first_imgMikel Arteta’s late winner ended bottom-club Queens Park Rangers’ resistance as Arsenal finished a turbulent week with a vital victory.Arteta poked in from close range after hitting the bar, as the returning Jack Wilshere helped Arsenal bounce back from defeats by Norwich and Schalke.The winner came moments after QPR’s Stephane Mbia was sent off for kicking out at Arsenal’s Thomas Vermaelen.QPR’s Esteban Granero and Jamie Mackie spurned good injury-time chances.England midfielder Wilshere played 67 minutes as he made his first senior Arsenal appearance for 17 months.It has been a tough week for Arsene Wenger after his side’s surprise defeats by Premier League strugglers Norwich and Champions League visitors Schalke were followed by a spiky annual shareholders’ meeting, where fans questioned the club’s ambitions. But Arteta’s winner, which came after Hoops keeper Julio Cesar magnificently saved Olivier Giroud’s header at the start of a goalmouth scramble, moves Arsenal into fourth in the Premier League table.QPR have only won once at Arsenal in 28 years. Strikes from Kevin Gallen, Bradley Allen and Andy Impey sealed a 3-1 win on New Year’s Eve 1994. Danish midfielder John Jensen scored his only goal for Arsenal.It was harsh on Brazilian Cesar who produced several superb saves to keep out the Gunners as the crowd grew increasingly restless inside the Emirates.Ultimately the game turned on the sending-off of Rangers defender Mbia, who was shown a red card by referee Anthony Taylor when he senselessly kicked out at Vermaelen while lying on the ground having already won a free-kick.The defeat leaves QPR still searching for their first league win of the season and bottom of the table. But manager Mark Hughes can take huge positives from a compact defensive display that only unravelled after Mbia’s dismissal.In their next three matches, Hughes’s team face Reading, Stoke and Southampton – all teams in the bottom half – and will take heart from their brave display.Even after they were reduced to 10 men and fell a goal behind, the visitors refused to give up and perhaps should have had an equaliser through either Granero or Mackie.Former Real Madrid midfielder Granero skewed wide after he was put clean through, before Mackie powered through a parting Arsenal defence only to prod his shot straight at Vito Mannone.Wilshere’s return aside, pre-match attention was focused on QPR substitute Anton Ferdinand’s decision to wear a T-shirt in support of anti-racism group Kick It Out during the warm-up. Ferdinand – found by the FA to have been racially abused by John Terry – had chosen not to wear one last weekend and, in a joint statement released with brother Rio, has urged the organisation to do more to stamp racism out of football.The Gunners’ man in the spotlight was Wilshere and, after his first touch was greeted with huge cheers, he looked the likeliest player to unlock QPR with his neat touches and inventive play.Aaron Ramsey’s free header looped on to the Hoops crossbar, before Wilshere’s stinging 20-yard shot was spilled by Cesar.Wilshere’s woeInjury-hit Jack Wilshere made his first senior appearance for Arsenal in 524 days. He last played for the Gunners against Fulham on 22 May 2011.However, QPR continued to pose a threat on the counter attack, particularly down the flanks where they sought to expose the space left by the Gunners’ attacking full-backs Sagna and Andre Santos. Brazil international Santos endured a testing night against Schalke and his perceived vulnerability was targeted by pacy QPR pair Shaun Wright-Phillips and Jose Bosingwa.Bosingwa failed to pick out the waiting Bobby Zamora as Vermaelen came to the rescue, while Wright-Phillips spooned a cross wide.Arsenal’s frustrations were typified by Santi Cazorla wastefully smashing an inviting half-volley over the QPR bar before Arteta clinched a vital win.QPR boss Mark Hughes on Mikel Arteta’s winner: “The referee has absolutely killed it to allow their winning goal because Arteta was clearly offside on two occasions. I’ve been to see the referee and he has created some cock-and-bull story about Ryan Nelsen being off the pitch. I’ve no idea what he is on about because Ryan Nelsen at no stage went off the field of play. It has cost us the point.”On Stephane M’bia’s red card: “He’s obviously very upset. The frustration from our point of was the foul had been given our way.”last_img read more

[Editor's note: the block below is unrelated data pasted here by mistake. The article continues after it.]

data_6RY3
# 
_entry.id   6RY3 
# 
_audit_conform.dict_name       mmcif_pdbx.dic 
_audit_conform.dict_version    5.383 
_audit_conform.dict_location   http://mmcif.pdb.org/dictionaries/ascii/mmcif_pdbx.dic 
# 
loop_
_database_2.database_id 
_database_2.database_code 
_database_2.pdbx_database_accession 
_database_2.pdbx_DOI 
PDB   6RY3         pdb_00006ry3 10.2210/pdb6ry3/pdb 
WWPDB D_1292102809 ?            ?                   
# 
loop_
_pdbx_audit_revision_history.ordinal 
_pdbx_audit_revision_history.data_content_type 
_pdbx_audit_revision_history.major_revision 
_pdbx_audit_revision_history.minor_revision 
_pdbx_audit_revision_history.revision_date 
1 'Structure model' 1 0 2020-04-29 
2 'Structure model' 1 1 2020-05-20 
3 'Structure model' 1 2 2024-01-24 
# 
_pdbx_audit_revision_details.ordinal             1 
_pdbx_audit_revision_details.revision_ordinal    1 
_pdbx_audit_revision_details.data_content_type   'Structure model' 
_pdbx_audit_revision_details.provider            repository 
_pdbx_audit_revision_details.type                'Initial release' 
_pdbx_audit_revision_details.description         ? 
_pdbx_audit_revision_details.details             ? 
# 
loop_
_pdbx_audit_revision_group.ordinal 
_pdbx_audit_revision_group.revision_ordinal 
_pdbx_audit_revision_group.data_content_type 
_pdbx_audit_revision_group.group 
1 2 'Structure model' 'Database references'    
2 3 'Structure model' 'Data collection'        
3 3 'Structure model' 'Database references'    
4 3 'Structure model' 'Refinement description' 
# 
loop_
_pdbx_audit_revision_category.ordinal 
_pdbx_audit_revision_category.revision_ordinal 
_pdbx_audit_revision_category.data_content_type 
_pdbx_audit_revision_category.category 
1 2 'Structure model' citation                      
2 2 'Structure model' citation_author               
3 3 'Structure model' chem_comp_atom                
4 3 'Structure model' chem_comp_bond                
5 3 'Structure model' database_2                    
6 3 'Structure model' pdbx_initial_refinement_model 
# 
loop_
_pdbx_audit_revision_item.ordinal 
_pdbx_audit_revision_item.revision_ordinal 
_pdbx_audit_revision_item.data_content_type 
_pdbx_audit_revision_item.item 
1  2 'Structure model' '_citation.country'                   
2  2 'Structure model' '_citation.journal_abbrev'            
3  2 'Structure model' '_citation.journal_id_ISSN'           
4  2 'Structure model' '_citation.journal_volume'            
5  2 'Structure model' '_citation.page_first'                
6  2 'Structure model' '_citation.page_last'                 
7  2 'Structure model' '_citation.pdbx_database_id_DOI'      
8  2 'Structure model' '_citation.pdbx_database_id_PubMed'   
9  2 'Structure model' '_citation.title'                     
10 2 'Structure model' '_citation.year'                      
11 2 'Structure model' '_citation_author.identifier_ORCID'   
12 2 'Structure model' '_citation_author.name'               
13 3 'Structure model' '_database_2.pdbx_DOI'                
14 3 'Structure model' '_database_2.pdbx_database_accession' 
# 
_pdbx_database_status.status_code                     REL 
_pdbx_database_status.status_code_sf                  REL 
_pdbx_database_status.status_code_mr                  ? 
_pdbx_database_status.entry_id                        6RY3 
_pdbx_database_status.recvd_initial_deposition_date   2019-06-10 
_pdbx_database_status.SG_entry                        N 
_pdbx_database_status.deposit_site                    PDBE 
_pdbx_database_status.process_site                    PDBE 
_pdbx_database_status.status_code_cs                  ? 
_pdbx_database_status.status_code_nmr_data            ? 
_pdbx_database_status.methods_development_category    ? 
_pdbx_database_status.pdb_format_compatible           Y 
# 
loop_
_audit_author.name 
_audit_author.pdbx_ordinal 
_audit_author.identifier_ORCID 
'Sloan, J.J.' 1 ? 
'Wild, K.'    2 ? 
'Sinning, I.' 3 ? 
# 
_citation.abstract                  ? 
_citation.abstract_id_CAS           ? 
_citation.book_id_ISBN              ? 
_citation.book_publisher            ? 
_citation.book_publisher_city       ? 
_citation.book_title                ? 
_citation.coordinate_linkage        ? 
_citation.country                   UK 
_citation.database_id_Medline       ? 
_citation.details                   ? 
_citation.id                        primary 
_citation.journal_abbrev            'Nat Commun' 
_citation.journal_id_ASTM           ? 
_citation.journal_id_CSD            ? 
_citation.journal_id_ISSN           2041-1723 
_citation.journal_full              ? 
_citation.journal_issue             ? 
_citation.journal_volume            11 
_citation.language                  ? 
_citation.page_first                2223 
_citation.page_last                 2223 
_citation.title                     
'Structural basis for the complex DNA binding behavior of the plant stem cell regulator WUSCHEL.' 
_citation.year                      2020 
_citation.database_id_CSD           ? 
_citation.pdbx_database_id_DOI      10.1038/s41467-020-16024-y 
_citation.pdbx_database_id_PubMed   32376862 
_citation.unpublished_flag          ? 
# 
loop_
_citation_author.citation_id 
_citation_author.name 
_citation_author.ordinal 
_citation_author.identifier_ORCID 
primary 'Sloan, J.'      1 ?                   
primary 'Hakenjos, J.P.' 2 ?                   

Software helps retailers pick the price